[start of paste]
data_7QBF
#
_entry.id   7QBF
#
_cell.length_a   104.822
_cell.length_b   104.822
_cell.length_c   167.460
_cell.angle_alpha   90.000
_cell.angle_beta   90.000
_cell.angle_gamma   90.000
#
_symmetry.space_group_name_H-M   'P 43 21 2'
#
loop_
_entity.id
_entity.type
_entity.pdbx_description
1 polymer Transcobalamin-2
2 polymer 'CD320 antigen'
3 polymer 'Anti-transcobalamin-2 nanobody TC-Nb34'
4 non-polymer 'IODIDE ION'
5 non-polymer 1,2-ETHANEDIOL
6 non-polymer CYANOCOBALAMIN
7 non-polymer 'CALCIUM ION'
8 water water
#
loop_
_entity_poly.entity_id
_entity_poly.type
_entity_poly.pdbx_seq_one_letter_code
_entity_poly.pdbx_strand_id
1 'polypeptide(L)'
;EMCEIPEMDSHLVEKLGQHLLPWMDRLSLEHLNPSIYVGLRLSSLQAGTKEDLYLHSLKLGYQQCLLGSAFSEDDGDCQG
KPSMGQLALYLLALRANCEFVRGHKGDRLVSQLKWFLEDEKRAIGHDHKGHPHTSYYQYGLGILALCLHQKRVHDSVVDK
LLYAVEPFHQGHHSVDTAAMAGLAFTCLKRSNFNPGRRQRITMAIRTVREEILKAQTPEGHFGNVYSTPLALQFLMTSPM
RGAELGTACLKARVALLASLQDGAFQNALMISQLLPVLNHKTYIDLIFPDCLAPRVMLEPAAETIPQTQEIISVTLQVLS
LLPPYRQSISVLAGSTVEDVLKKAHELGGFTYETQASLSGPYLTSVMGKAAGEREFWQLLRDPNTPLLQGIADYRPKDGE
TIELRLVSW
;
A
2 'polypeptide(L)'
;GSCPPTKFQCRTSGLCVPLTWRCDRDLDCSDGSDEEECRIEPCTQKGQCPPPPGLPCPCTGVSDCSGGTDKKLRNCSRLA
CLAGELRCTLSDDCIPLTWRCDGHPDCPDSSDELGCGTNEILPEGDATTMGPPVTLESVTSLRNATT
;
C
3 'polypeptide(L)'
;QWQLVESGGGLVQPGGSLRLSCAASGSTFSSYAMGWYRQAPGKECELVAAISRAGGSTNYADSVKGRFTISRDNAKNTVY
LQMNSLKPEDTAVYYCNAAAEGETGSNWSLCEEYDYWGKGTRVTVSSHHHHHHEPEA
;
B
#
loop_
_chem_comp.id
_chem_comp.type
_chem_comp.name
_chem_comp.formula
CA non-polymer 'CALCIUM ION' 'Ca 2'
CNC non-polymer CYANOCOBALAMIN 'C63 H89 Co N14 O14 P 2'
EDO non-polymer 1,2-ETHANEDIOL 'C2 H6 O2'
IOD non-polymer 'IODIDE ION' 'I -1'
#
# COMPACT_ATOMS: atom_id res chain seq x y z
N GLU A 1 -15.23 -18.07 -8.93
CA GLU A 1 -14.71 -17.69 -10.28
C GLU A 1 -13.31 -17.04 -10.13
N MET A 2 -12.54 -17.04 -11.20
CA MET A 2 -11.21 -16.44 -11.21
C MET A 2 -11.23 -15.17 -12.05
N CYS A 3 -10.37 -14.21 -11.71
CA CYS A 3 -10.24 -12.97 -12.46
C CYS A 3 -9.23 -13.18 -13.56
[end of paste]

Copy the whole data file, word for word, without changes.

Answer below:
data_7QBF
#
_entry.id   7QBF
#
_cell.length_a   104.822
_cell.length_b   104.822
_cell.length_c   167.460
_cell.angle_alpha   90.000
_cell.angle_beta   90.000
_cell.angle_gamma   90.000
#
_symmetry.space_group_name_H-M   'P 43 21 2'
#
loop_
_entity.id
_entity.type
_entity.pdbx_description
1 polymer Transcobalamin-2
2 polymer 'CD320 antigen'
3 polymer 'Anti-transcobalamin-2 nanobody TC-Nb34'
4 non-polymer 'IODIDE ION'
5 non-polymer 1,2-ETHANEDIOL
6 non-polymer CYANOCOBALAMIN
7 non-polymer 'CALCIUM ION'
8 water water
#
loop_
_entity_poly.entity_id
_entity_poly.type
_entity_poly.pdbx_seq_one_letter_code
_entity_poly.pdbx_strand_id
1 'polypeptide(L)'
;EMCEIPEMDSHLVEKLGQHLLPWMDRLSLEHLNPSIYVGLRLSSLQAGTKEDLYLHSLKLGYQQCLLGSAFSEDDGDCQG
KPSMGQLALYLLALRANCEFVRGHKGDRLVSQLKWFLEDEKRAIGHDHKGHPHTSYYQYGLGILALCLHQKRVHDSVVDK
LLYAVEPFHQGHHSVDTAAMAGLAFTCLKRSNFNPGRRQRITMAIRTVREEILKAQTPEGHFGNVYSTPLALQFLMTSPM
RGAELGTACLKARVALLASLQDGAFQNALMISQLLPVLNHKTYIDLIFPDCLAPRVMLEPAAETIPQTQEIISVTLQVLS
LLPPYRQSISVLAGSTVEDVLKKAHELGGFTYETQASLSGPYLTSVMGKAAGEREFWQLLRDPNTPLLQGIADYRPKDGE
TIELRLVSW
;
A
2 'polypeptide(L)'
;GSCPPTKFQCRTSGLCVPLTWRCDRDLDCSDGSDEEECRIEPCTQKGQCPPPPGLPCPCTGVSDCSGGTDKKLRNCSRLA
CLAGELRCTLSDDCIPLTWRCDGHPDCPDSSDELGCGTNEILPEGDATTMGPPVTLESVTSLRNATT
;
C
3 'polypeptide(L)'
;QWQLVESGGGLVQPGGSLRLSCAASGSTFSSYAMGWYRQAPGKECELVAAISRAGGSTNYADSVKGRFTISRDNAKNTVY
LQMNSLKPEDTAVYYCNAAAEGETGSNWSLCEEYDYWGKGTRVTVSSHHHHHHEPEA
;
B
#
loop_
_chem_comp.id
_chem_comp.type
_chem_comp.name
_chem_comp.formula
CA non-polymer 'CALCIUM ION' 'Ca 2'
CNC non-polymer CYANOCOBALAMIN 'C63 H89 Co N14 O14 P 2'
EDO non-polymer 1,2-ETHANEDIOL 'C2 H6 O2'
IOD non-polymer 'IODIDE ION' 'I -1'
#
# COMPACT_ATOMS: atom_id res chain seq x y z
N GLU A 1 -15.23 -18.07 -8.93
CA GLU A 1 -14.71 -17.69 -10.28
C GLU A 1 -13.31 -17.04 -10.13
N MET A 2 -12.54 -17.04 -11.20
CA MET A 2 -11.21 -16.44 -11.21
C MET A 2 -11.23 -15.17 -12.05
N CYS A 3 -10.37 -14.21 -11.71
CA CYS A 3 -10.24 -12.97 -12.46
C CYS A 3 -9.23 -13.18 -13.56